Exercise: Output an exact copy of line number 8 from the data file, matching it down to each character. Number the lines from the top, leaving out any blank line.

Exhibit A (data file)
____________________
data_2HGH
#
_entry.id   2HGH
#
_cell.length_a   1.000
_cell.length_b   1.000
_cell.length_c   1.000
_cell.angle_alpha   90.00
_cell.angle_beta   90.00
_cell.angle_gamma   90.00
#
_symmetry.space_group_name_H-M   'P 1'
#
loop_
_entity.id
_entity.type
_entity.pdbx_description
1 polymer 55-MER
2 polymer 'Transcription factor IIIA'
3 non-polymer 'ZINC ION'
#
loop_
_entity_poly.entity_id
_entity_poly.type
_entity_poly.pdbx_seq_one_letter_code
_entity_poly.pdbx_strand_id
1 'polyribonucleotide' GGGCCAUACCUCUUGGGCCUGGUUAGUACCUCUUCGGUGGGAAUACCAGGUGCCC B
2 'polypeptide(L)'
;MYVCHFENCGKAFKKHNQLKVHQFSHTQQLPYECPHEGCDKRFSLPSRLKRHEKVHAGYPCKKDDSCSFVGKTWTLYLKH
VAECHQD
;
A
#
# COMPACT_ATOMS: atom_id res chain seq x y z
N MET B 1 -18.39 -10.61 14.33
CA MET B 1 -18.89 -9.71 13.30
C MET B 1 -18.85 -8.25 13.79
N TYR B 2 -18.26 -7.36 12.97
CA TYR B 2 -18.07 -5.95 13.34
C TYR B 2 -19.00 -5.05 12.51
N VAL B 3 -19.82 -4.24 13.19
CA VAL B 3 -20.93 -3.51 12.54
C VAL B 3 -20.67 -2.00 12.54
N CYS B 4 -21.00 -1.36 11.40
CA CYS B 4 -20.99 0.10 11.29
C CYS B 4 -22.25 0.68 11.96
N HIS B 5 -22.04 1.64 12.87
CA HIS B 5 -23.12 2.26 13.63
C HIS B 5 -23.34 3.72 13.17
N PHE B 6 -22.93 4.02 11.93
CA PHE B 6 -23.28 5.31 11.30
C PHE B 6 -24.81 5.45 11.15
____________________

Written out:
_cell.angle_alpha   90.00